In the EU alone, a projected investment of over 35 billion can be expected in 2015, up from todays figure of 25 billion to 30 billion.
Ingmar Wilhelm, president of the European Photovoltaic Industry Association (EPIA) explained: "Todays cost predictions, driven also by economies of scale in light of global photovoltaic capacity, totaling 40,000 megawatts (MW) in 2010, show that the technology is on the brink of an economic breakthrough."
The "Solar Generation 6" study, carried out by EPIA and Greenpeace International, additionally believes PV could account for 12 percent of Europes power demand by 2020, and up to nine percent of global power demand by 2030. "Going forward," stated the report, "a share of over 20 percent of the world electricity demand in 2050 appears feasible, and opens a bright, clean and sunny future to all of us."
Efficiency not a major issue
The study also found that although the PV sector is "committed" to improved efficiency and cost reduction, they are not "major issues". Because they believe many countries will reach grid parity within the next few years, they say support schemes are more important. For example, a feed-in tariff (FIT), which guarantees investment for 15 to 20 years, is key, as is assessing PV profitability on a regular basis, and through internal rate of return calculations.
Controlling the market with an upgraded "corridor" concept is also advised. "The corridor is a market control mechanism that allows to adjust FIT levels to accelerate or slow the PV market in a country," explained the study. "The FIT level can be increased or decreased regularly in relation to how much PV is in the market against predefined thresholds at regular intervals (for example, annually)."
The study went on to say that PV prices have dropped some 40 percent since 2005. By 2015, it believes the cost of PV systems is expected to drop by an additional 40 percent, compared to current levels. As a result, it sees PV systems being able to compete with electricity prices for households in many countries of the EU within the next five years. "We aim to make this important phase of cost competitiveness visible, and EPIA will provide a realistic road-map for every country with clear concepts on market mechanisms allowing equal treatment of all electricity sources," said Wilhelm.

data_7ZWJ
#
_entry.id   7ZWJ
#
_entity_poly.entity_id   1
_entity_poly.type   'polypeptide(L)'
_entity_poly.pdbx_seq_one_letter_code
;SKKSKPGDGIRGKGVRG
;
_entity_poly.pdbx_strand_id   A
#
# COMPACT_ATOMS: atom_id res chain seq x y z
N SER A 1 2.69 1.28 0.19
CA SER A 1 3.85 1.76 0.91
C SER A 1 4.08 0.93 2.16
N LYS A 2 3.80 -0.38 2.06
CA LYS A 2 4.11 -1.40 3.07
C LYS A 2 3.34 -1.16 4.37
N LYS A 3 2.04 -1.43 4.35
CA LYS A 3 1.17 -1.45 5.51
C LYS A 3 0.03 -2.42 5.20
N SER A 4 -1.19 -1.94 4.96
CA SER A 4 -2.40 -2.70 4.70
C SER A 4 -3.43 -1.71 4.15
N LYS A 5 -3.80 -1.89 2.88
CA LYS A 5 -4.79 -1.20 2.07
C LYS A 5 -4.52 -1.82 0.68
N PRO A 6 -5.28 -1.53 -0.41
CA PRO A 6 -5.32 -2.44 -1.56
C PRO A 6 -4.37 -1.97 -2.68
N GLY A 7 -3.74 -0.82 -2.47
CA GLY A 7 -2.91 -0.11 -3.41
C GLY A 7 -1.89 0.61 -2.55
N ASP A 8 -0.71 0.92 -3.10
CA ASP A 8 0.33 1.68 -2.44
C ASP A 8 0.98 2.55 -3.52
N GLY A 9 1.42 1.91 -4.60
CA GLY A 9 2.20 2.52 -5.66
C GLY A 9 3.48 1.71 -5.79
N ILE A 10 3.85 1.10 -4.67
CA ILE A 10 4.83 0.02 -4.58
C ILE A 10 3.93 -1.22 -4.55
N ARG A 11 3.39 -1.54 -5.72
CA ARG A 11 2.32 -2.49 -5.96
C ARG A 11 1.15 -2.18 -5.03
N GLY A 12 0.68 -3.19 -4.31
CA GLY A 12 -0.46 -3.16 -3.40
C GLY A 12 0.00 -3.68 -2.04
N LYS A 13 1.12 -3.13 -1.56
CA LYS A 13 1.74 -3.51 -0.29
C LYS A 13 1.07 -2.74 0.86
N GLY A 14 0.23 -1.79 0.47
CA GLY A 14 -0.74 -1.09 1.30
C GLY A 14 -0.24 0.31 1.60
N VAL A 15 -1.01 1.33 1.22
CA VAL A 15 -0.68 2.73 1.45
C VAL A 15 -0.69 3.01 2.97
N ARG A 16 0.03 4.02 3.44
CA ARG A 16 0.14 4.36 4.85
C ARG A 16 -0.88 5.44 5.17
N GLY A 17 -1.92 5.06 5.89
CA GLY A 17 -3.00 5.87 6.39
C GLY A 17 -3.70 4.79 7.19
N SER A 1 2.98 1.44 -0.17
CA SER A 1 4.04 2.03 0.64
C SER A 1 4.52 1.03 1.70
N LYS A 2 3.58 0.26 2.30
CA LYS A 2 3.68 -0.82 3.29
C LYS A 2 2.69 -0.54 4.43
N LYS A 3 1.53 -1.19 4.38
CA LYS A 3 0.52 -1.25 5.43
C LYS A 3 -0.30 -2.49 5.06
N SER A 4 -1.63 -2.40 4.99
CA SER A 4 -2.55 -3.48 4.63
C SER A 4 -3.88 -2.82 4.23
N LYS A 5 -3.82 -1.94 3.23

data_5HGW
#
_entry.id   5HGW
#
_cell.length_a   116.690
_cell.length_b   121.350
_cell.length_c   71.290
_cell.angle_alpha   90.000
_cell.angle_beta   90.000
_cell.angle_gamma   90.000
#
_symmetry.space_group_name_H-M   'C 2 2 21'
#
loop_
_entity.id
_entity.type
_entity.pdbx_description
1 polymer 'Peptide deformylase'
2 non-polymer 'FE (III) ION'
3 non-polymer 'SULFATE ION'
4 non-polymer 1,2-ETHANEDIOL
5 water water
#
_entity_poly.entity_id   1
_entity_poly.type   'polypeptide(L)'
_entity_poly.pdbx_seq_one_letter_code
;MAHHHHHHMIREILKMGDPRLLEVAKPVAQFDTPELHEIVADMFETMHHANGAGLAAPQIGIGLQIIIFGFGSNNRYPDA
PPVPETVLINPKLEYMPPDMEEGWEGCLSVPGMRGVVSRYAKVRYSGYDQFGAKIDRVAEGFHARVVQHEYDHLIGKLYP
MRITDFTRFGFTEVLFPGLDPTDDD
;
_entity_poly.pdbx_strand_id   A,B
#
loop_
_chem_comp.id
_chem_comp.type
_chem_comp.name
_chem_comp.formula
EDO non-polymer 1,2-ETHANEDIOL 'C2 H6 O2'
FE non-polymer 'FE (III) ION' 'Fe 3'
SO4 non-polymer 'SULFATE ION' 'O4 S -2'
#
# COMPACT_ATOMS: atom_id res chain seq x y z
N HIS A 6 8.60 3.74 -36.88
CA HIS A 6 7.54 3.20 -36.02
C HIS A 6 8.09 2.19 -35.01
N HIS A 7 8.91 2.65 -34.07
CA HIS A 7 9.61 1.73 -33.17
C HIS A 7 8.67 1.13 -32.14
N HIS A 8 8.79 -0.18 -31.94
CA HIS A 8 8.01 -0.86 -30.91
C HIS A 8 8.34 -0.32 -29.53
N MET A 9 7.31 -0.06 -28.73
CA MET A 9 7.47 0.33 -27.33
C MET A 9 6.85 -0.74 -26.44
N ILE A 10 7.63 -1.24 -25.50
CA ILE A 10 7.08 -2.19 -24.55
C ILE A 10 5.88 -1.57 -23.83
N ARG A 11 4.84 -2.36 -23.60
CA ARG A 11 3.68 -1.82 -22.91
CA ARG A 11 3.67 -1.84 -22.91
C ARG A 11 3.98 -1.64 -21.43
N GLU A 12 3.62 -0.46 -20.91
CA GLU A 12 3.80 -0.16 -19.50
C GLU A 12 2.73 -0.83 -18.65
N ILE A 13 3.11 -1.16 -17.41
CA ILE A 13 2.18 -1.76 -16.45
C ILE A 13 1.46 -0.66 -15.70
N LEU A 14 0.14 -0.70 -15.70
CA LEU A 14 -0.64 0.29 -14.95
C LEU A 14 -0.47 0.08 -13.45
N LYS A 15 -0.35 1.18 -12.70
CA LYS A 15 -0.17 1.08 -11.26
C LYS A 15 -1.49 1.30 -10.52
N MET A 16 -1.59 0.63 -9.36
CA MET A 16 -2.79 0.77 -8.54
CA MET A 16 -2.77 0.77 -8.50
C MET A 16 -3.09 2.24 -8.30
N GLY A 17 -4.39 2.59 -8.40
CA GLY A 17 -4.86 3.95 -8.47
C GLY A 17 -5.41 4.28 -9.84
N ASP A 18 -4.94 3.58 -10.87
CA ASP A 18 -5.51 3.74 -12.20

As part of the study, EPIA and Greenpeace also commissioned updated modeling into how much solar power the world could reasonably see in the world by 2030. They say the model shows that with a Paradigm Shift scenario towards solar power, "where real technical and commercial capacity is backed-up by strong political will", PV could provide 688 gigawatts (GW) by 2020 and 1,845 GW by 2030. It adds that under an accelerated scenario, "which follows the expansion pattern of the industry to date and includes moderate political support", PV could provide 345 GW by 2020 and 1,081 GW by 2030.
In terms of global job creation, the study stated that up to 1.62 million jobs could be available in 2015, with this figure rising to 3.62 million and 4.64 million in 2020 and 2030 respectively. Currently, in Europe, over 300,000 people are employed.
"Our goal is to make solar photovoltaic technology a mainstream power source through policy support at an optimal cost for consumers," said Sven Teske, senior energy expert at Greenpeace International. He added: "Solar photovoltaic is a key technology for combating climate change; our research shows that it creates 35 to 50 jobs per ton of CO2 savings and will increase the security of energy supply by reducing dependency on energy imports to Europe."